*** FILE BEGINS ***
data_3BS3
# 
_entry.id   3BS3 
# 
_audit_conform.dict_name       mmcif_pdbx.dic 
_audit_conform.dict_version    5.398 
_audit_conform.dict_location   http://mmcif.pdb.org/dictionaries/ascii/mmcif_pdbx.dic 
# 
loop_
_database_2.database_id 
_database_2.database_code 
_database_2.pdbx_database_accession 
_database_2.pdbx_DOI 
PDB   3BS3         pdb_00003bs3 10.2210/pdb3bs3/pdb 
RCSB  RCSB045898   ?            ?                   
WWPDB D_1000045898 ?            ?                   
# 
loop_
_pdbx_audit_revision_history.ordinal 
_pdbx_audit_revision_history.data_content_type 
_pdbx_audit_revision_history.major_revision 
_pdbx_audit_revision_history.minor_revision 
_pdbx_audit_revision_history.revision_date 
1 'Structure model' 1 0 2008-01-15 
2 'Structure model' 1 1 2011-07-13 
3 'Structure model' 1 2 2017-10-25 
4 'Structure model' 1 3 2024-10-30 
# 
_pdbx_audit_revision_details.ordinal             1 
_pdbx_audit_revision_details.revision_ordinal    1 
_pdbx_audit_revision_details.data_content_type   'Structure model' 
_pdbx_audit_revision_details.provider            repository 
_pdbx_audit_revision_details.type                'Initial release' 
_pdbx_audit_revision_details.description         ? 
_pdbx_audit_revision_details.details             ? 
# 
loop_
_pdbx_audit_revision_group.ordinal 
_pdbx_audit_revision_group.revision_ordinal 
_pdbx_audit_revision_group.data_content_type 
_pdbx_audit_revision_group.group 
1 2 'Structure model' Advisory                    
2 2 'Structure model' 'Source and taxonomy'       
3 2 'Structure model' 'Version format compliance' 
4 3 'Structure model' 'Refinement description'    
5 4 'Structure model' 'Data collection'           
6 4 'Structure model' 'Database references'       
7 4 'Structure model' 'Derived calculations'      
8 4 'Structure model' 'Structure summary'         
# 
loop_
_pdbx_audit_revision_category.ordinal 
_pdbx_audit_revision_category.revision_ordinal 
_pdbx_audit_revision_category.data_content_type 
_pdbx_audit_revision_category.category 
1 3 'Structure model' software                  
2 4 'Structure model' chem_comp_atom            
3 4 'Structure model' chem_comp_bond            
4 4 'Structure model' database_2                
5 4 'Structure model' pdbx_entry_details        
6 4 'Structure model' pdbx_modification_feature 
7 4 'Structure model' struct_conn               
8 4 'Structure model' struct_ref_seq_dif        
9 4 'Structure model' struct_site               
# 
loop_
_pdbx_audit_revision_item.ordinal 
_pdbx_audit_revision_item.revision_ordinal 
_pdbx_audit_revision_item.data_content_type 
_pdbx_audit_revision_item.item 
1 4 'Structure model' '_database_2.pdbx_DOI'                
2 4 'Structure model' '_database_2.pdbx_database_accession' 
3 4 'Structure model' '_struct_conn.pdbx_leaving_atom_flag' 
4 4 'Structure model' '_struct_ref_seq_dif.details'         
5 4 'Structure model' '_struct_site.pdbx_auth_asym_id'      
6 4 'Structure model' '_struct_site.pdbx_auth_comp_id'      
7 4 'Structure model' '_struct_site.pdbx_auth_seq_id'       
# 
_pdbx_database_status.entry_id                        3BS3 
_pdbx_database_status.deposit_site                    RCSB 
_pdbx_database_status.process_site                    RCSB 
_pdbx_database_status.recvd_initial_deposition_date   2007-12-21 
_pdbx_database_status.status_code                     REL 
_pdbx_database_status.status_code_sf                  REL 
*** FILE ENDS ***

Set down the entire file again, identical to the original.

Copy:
data_3BS3
# 
_entry.id   3BS3 
# 
_audit_conform.dict_name       mmcif_pdbx.dic 
_audit_conform.dict_version    5.398 
_audit_conform.dict_location   http://mmcif.pdb.org/dictionaries/ascii/mmcif_pdbx.dic 
# 
loop_
_database_2.database_id 
_database_2.database_code 
_database_2.pdbx_database_accession 
_database_2.pdbx_DOI 
PDB   3BS3         pdb_00003bs3 10.2210/pdb3bs3/pdb 
RCSB  RCSB045898   ?            ?                   
WWPDB D_1000045898 ?            ?                   
# 
loop_
_pdbx_audit_revision_history.ordinal 
_pdbx_audit_revision_history.data_content_type 
_pdbx_audit_revision_history.major_revision 
_pdbx_audit_revision_history.minor_revision 
_pdbx_audit_revision_history.revision_date 
1 'Structure model' 1 0 2008-01-15 
2 'Structure model' 1 1 2011-07-13 
3 'Structure model' 1 2 2017-10-25 
4 'Structure model' 1 3 2024-10-30 
# 
_pdbx_audit_revision_details.ordinal             1 
_pdbx_audit_revision_details.revision_ordinal    1 
_pdbx_audit_revision_details.data_content_type   'Structure model' 
_pdbx_audit_revision_details.provider            repository 
_pdbx_audit_revision_details.type                'Initial release' 
_pdbx_audit_revision_details.description         ? 
_pdbx_audit_revision_details.details             ? 
# 
loop_
_pdbx_audit_revision_group.ordinal 
_pdbx_audit_revision_group.revision_ordinal 
_pdbx_audit_revision_group.data_content_type 
_pdbx_audit_revision_group.group 
1 2 'Structure model' Advisory                    
2 2 'Structure model' 'Source and taxonomy'       
3 2 'Structure model' 'Version format compliance' 
4 3 'Structure model' 'Refinement description'    
5 4 'Structure model' 'Data collection'           
6 4 'Structure model' 'Database references'       
7 4 'Structure model' 'Derived calculations'      
8 4 'Structure model' 'Structure summary'         
# 
loop_
_pdbx_audit_revision_category.ordinal 
_pdbx_audit_revision_category.revision_ordinal 
_pdbx_audit_revision_category.data_content_type 
_pdbx_audit_revision_category.category 
1 3 'Structure model' software                  
2 4 'Structure model' chem_comp_atom            
3 4 'Structure model' chem_comp_bond            
4 4 'Structure model' database_2                
5 4 'Structure model' pdbx_entry_details        
6 4 'Structure model' pdbx_modification_feature 
7 4 'Structure model' struct_conn               
8 4 'Structure model' struct_ref_seq_dif        
9 4 'Structure model' struct_site               
# 
loop_
_pdbx_audit_revision_item.ordinal 
_pdbx_audit_revision_item.revision_ordinal 
_pdbx_audit_revision_item.data_content_type 
_pdbx_audit_revision_item.item 
1 4 'Structure model' '_database_2.pdbx_DOI'                
2 4 'Structure model' '_database_2.pdbx_database_accession' 
3 4 'Structure model' '_struct_conn.pdbx_leaving_atom_flag' 
4 4 'Structure model' '_struct_ref_seq_dif.details'         
5 4 'Structure model' '_struct_site.pdbx_auth_asym_id'      
6 4 'Structure model' '_struct_site.pdbx_auth_comp_id'      
7 4 'Structure model' '_struct_site.pdbx_auth_seq_id'       
# 
_pdbx_database_status.entry_id                        3BS3 
_pdbx_database_status.deposit_site                    RCSB 
_pdbx_database_status.process_site                    RCSB 
_pdbx_database_status.recvd_initial_deposition_date   2007-12-21 
_pdbx_database_status.status_code                     REL 
_pdbx_database_status.status_code_sf                  REL 